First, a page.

In a class of forty there will always be a top ten who will excel regardless of your being there or not, twenty who can do well with a push from you and a remaining ten that feel like lost causes – not all will remain that way but some of them will. No matter how much you repeat or fix or comment or test some students will not necessarily “do well”. This could be based on ability or interest and regardless of the answer it’s always hard when a student doesn’t do as well as you would like them to as rare as the instance might be. Even when they all do exceedingly well you can’t help but still want to go back to the drawing board and figure out how to improve what you did or change or add. 

It is also very tiring though. Tiring and frustrating. Syllabi change almost on a whim with clearly no conversation from the top down… whatever students don’t do well in regionally seems to be eliminated so as to improve scores overall as opposed to finding a way to get the regional scores to improve WHILE bettering the student. Thousand of students writing exams means that papers are often lost/ not marked properly and the overall grade that is made to seem to determine your future is really not a true reflection of the student at all. People drill or cheat to make sure that their students excel on paper but it still begs the question what caliber of student is really created at the end of the day. 

Additionally I teach only girls. Teen girls. I could go on ad nauseum about all the issues that come up daily outside of what we have to get done in class. If all I had to do WAS teach my life would be easy but as a teacher you don’t only “just” teach. You can’t let any teachable moment pass you by… whether it to be to enlighten them about something historical, political, local and the list goes on. If it’s not a meme or viral it’s likely they haven’t heard of it. The age of technology has changed the way in which children learn and in turn respond to the world in which they live – and it is scary… Scary because of how easy it is to acquire information yet how little they actually know.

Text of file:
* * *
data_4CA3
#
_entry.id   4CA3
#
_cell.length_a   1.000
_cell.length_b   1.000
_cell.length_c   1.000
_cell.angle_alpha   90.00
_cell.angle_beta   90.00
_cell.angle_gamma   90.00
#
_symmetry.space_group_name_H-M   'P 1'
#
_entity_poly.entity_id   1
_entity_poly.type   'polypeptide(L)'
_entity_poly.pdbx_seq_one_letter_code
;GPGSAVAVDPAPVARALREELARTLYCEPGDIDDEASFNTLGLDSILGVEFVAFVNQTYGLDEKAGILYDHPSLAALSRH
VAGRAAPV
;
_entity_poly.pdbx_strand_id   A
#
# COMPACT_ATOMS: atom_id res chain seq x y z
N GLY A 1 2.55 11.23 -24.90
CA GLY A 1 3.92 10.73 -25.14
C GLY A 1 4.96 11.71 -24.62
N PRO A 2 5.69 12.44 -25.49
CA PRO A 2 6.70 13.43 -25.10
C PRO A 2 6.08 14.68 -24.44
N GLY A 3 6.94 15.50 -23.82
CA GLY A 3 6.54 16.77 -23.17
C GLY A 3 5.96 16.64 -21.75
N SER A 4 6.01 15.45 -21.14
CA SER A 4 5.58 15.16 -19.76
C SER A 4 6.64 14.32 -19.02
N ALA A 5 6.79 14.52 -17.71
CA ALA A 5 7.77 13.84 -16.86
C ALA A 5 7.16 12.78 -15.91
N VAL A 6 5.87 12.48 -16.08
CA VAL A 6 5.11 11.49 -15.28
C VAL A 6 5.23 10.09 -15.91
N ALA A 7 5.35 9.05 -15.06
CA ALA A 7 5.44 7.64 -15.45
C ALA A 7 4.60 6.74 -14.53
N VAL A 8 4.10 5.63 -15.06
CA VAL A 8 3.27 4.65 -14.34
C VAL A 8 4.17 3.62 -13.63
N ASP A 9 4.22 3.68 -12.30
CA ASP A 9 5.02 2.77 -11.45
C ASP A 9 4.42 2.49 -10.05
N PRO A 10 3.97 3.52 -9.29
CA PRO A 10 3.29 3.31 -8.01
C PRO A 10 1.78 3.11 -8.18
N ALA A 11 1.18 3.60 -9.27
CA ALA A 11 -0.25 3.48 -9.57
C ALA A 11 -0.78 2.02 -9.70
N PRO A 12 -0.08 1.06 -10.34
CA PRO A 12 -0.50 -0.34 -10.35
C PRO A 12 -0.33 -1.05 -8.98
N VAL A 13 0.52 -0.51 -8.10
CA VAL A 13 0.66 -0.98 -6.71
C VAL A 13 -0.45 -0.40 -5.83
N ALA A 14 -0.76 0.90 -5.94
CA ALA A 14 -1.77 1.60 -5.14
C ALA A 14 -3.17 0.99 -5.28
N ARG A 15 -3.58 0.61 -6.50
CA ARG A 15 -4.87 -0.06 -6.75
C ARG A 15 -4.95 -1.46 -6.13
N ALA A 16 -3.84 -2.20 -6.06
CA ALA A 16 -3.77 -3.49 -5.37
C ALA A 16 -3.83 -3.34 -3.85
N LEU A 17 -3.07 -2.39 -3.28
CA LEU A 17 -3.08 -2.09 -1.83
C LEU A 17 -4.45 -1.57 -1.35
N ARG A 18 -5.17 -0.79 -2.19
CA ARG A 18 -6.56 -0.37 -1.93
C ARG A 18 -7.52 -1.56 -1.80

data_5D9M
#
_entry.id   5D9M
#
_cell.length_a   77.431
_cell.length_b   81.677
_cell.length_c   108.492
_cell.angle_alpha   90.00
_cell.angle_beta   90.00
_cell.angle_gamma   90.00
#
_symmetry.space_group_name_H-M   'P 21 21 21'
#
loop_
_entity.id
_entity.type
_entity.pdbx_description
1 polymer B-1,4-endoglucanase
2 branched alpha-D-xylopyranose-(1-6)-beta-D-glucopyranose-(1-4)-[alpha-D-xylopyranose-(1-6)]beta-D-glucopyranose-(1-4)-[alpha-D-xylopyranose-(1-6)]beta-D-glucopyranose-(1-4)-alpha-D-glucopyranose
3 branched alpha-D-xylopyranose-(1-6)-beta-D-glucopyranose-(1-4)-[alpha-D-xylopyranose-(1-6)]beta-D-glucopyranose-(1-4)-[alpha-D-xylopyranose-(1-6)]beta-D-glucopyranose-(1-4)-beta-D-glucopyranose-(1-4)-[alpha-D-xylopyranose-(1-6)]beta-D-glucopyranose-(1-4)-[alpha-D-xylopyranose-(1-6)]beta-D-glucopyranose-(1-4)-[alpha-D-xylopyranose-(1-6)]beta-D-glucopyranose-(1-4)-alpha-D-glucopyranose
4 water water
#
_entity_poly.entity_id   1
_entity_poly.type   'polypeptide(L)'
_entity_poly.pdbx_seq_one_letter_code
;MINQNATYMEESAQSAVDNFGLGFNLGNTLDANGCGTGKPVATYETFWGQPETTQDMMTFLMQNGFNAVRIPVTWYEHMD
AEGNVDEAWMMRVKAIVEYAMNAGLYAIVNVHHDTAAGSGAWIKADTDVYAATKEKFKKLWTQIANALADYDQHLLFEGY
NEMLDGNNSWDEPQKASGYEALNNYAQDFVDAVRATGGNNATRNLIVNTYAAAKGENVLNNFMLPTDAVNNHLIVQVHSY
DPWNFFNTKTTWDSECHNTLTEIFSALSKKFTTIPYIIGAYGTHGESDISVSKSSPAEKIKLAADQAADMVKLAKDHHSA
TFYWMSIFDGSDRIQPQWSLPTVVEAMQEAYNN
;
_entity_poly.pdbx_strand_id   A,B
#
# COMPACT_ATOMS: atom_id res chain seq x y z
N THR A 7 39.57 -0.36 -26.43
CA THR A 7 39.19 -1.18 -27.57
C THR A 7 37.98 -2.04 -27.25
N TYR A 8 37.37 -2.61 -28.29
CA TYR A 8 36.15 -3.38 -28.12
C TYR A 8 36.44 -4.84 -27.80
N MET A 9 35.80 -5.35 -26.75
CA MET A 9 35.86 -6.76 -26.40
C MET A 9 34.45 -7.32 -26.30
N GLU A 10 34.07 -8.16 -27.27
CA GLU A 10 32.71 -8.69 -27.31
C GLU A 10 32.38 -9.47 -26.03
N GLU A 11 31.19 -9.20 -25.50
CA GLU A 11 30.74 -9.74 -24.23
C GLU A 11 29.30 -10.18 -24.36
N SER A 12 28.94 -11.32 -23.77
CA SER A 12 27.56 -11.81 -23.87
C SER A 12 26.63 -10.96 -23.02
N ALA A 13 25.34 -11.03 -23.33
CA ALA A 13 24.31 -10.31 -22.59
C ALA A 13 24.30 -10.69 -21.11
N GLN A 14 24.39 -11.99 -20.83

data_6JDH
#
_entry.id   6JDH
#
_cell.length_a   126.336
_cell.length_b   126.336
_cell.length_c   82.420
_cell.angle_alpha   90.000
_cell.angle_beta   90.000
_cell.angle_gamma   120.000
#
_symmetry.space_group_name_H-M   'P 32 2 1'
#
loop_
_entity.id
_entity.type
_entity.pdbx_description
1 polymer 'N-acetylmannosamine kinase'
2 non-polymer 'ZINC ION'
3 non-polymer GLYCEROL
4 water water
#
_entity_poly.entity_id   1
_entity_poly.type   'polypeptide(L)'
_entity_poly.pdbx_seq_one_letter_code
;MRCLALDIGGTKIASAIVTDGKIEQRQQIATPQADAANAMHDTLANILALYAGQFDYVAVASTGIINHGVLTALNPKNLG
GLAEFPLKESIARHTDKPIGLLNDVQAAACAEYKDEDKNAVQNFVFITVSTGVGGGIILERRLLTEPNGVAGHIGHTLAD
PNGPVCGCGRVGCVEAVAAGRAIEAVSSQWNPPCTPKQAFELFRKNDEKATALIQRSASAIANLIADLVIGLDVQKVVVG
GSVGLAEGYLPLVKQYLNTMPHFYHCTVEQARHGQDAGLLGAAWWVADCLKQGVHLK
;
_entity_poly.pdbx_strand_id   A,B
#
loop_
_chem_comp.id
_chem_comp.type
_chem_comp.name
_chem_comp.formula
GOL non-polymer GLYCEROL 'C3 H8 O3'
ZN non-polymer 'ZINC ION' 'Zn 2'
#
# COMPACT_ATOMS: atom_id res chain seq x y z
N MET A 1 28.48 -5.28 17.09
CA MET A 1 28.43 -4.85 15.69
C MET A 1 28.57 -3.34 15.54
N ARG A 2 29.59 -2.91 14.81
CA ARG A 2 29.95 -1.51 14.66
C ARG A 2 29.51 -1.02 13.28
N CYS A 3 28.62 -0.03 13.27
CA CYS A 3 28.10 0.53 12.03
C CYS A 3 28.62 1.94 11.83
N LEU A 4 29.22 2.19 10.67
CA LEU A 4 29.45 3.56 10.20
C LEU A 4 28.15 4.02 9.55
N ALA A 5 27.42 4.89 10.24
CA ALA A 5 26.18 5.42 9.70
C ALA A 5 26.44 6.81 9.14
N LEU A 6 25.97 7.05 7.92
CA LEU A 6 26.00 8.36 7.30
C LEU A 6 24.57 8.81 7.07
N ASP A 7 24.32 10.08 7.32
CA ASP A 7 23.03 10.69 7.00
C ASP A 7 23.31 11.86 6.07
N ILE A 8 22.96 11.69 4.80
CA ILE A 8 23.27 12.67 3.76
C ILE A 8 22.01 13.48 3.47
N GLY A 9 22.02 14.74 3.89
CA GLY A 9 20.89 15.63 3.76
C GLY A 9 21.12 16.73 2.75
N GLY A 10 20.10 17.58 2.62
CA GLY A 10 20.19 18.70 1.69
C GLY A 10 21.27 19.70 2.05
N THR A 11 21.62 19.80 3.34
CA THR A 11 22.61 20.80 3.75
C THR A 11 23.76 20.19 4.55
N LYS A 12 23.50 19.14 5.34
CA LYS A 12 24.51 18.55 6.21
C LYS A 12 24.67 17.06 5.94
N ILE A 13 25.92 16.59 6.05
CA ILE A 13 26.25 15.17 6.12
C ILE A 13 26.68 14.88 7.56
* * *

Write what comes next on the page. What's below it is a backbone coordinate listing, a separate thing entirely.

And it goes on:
I’ve had to explain what was no man’s land in WW1, Brexit, why does the drop in oil price affect us – Segway into what is OPEC, sing a Whitney Houston song (I will always love you), the Greek myth Narcissus, sing nursery rhymes and the alphabet, explain why the last US election was such a big deal – Segway into why the refugee ban was a big deal, the issue in Syria, laws of our country, talk about sharks (as an apex predator) and the list goes on… and on… and on… half of these topics came up on the last week… whether it be related to English language or literature or nothing under the sun… the goal is that they know SOMETHING MORE walking out of class than when they first walked in and sometimes that means filling in the most random gaps when a topic comes up. 

Yes I know I am good at what I do but I don’t know if I can do it for another 22 years. The system increasingly seems to be concerned with only performance / results and not whether we are helping to mold students with an all rounded school experience, hungry for learning and interested in new and creative ways of being productive members of society. I feel like I am swimming against the current, always in a daily battle against the system that is supposed to be working alongside or with me…

On a side note: There is a little spoken word poetry club that I oversee and when I can I try to put a drawing on the board for them before they begin their sessions… I’m no artist but I try.